What Is Mouth Cancer and How Can You Prevent It?

November is Mouth Cancer Action Month, but what is mouth cancer and why do you need to know about it?

The first ever figures surrounding mouth cancer have just been released by the Oral Health Foundation detailing the current state of the cancer in the UK.

Shockingly the study found that 12% of people had not heard of mouth cancer, yet last year over 8,300 people were diagnosed and 2,700 died from it, meaning that it now accounts for 2% of all cancers diagnosed in the UK.

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As with any part of the human body there is the potential for mistakes to be made when your body is repairing and maintaining itself, which can result in cancer that can be traumatic and life threatening if not treated early. The key to combatting this is vigilance and minimising the risk of ever developing problems. Oral cancers are one the few types of cancers on the increase in the UK as a result of changes to people’s lifestyles, habits and exposure to changing viruses.

What Causes Mouth Cancer?

The key three risk factors for oral cancers are tobacco consumption, alcohol consumption and exposure to the Human Papilloma Virus. Tobacco consumption by smoking or by chewing causes a dramatic increase in the risk of oral cancer especially when in combination with alcohol consumption. The risk of oral cancer is lower for smoking and drinking separately but is still higher than for members of the public who neither smoke nor drink. The suspected cause for the increase in cases of mouth cancer in recent decades is the increasing prevalence of the human papilloma virus which is the same virus that causes warts ordinarily but in some cases can cause changes to cells which results in mouth cancers.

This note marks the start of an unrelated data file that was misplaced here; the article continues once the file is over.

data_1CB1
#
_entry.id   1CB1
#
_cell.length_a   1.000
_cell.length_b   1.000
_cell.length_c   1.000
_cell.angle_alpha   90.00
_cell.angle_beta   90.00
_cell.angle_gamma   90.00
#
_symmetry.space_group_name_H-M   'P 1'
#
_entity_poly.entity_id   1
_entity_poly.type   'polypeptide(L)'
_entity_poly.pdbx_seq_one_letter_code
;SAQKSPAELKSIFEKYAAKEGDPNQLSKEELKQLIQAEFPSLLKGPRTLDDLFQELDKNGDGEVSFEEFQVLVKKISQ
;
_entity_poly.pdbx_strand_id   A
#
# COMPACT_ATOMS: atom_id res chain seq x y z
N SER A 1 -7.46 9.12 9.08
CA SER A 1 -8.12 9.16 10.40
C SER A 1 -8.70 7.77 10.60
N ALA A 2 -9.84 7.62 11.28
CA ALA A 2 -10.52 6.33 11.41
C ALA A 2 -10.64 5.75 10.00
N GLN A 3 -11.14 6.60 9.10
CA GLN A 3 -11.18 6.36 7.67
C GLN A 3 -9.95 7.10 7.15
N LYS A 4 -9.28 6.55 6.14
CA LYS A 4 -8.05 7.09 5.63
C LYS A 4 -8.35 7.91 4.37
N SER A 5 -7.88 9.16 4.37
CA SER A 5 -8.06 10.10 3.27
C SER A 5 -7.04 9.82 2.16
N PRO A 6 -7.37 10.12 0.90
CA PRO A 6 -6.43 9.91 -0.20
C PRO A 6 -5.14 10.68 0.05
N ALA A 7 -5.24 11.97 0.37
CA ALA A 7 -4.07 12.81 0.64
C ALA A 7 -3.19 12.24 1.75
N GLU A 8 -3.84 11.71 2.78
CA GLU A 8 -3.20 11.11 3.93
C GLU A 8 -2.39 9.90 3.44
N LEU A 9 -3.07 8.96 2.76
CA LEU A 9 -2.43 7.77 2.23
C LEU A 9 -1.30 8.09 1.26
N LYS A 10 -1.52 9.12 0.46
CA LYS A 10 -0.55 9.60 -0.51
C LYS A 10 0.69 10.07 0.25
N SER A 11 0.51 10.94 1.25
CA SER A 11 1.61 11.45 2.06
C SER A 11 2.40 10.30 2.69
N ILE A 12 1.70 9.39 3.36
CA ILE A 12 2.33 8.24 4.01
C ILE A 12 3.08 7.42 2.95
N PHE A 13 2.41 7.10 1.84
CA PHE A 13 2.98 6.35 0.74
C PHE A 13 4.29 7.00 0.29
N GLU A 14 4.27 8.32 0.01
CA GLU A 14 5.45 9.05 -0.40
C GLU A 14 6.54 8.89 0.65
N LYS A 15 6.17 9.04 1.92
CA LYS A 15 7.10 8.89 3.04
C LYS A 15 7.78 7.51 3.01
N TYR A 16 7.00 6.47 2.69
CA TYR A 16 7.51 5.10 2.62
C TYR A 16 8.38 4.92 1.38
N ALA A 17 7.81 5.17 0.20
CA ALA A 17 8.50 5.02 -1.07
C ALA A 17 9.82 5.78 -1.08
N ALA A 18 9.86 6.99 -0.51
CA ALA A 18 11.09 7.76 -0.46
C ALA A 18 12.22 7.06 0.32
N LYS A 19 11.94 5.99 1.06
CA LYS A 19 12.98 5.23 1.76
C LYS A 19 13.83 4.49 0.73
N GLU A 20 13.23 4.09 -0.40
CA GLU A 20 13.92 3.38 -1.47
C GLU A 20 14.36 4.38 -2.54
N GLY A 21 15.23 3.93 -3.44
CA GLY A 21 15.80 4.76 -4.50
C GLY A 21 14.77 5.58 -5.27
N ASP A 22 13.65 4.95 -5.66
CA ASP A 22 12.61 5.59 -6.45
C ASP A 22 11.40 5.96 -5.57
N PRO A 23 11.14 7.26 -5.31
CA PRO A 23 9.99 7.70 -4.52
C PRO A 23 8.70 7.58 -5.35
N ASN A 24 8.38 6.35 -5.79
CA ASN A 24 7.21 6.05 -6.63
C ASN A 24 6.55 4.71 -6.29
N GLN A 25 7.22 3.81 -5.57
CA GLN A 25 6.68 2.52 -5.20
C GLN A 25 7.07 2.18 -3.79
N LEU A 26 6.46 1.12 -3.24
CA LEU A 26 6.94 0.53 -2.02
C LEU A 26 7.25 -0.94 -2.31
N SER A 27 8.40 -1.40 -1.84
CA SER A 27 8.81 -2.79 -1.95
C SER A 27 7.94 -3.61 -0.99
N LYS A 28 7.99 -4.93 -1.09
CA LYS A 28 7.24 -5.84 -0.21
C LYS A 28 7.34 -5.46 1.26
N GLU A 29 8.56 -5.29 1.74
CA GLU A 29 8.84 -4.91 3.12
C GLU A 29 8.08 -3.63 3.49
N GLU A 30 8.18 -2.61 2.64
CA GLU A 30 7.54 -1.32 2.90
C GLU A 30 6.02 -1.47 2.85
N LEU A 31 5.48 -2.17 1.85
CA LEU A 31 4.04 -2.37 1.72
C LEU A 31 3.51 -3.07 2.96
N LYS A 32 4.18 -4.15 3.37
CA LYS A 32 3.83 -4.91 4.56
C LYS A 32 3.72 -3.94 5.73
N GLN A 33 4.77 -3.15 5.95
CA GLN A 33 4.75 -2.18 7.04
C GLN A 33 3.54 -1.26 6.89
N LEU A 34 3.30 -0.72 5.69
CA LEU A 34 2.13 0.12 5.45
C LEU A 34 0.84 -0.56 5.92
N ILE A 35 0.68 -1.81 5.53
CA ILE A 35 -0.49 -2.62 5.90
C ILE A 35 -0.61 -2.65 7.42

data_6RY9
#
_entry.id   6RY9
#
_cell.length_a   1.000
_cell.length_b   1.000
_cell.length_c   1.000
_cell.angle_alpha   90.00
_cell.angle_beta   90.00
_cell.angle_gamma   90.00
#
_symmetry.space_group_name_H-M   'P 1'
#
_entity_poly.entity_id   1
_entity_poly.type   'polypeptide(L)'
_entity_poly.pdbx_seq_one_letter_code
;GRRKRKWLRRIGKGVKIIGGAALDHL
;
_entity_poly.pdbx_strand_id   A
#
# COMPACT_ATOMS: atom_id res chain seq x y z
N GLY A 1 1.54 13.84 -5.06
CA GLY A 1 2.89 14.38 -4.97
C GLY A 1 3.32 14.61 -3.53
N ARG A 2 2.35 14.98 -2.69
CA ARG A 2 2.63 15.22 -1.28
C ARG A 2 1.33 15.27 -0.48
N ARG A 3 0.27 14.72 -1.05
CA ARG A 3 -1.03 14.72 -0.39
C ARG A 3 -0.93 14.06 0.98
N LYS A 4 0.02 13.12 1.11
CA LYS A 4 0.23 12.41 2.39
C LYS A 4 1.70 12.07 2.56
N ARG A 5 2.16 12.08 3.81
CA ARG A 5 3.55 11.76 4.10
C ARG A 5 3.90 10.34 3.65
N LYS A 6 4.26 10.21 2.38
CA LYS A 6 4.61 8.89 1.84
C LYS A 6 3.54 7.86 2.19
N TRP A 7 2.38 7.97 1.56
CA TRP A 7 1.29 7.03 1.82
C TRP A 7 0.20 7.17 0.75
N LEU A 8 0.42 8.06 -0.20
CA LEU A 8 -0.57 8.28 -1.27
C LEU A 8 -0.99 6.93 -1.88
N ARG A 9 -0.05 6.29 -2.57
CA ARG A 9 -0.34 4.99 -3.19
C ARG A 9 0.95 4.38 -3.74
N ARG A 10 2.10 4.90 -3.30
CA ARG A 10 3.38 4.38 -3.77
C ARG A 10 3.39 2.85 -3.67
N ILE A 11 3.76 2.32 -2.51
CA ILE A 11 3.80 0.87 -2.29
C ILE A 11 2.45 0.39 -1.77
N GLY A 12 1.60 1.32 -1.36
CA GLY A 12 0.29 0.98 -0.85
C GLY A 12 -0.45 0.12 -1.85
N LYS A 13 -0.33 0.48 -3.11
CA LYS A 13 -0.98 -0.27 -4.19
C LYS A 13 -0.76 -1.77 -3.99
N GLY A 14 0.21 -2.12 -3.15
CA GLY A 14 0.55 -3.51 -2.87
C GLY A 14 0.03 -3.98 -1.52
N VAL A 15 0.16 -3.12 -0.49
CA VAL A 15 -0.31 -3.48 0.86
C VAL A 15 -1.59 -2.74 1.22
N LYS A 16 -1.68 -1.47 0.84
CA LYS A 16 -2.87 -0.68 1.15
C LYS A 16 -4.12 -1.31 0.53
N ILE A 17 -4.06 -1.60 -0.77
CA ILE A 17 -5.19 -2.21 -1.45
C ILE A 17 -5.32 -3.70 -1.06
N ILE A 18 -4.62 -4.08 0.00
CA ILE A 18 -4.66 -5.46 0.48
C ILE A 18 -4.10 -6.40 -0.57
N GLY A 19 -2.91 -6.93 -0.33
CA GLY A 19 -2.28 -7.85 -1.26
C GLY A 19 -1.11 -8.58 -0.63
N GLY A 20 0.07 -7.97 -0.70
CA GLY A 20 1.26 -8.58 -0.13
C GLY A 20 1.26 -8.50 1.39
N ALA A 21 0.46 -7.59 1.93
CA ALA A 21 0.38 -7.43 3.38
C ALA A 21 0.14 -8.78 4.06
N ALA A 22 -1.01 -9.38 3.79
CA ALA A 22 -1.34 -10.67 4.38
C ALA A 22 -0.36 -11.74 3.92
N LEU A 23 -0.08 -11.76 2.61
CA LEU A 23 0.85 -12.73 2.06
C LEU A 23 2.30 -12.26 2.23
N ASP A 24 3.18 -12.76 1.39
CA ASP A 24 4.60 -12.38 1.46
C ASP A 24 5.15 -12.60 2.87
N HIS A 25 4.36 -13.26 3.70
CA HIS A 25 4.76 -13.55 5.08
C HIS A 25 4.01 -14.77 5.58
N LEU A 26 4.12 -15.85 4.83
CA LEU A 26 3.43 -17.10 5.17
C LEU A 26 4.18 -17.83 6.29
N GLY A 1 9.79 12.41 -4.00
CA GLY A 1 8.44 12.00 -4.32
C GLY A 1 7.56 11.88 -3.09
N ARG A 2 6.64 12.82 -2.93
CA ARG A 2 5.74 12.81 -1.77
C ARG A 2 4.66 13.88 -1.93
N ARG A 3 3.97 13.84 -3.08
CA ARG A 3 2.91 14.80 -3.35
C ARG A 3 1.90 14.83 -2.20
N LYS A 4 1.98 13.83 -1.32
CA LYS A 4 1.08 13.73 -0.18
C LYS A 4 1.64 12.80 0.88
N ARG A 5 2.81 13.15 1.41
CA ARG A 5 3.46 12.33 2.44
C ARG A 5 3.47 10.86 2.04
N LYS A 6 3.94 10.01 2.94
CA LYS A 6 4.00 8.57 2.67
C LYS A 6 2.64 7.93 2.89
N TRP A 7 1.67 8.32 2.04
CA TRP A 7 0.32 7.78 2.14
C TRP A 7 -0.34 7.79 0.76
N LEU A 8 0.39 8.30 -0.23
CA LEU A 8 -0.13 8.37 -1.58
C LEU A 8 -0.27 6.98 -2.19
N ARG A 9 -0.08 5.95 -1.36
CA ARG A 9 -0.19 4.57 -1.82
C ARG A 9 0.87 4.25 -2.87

How Can You Prevent Mouth Cancer?

In the above study 75% of the people surveyed said they didn’t know the main signs and symptoms of the disease. The things to look out for in your own mouth are any unexplained abnormalities which appear and fail to resolve on their own. The things which should be viewed with particular suspicion are ulcers which do not heal after 2 weeks - especially if they are completely painless. Other things to keep an eye out for are changes in the colour of the skin in your mouth or if any bumps appear with no explanation. When you have your routine check-up your dentist will assess the whole of your mouth as well as your teeth to ensure there are no changes or areas of concern, but if you notice any changes that alarm you visiting your dentist should be your first port of call.

If you would like further information about Mouth Cancer Action Month or advice about what oral cancers are, what to look out for and the impact of cancer contact us or visit http://www.mouthcancer.org/. You can also watch the video below to check for oral cancer before coming to the dentist.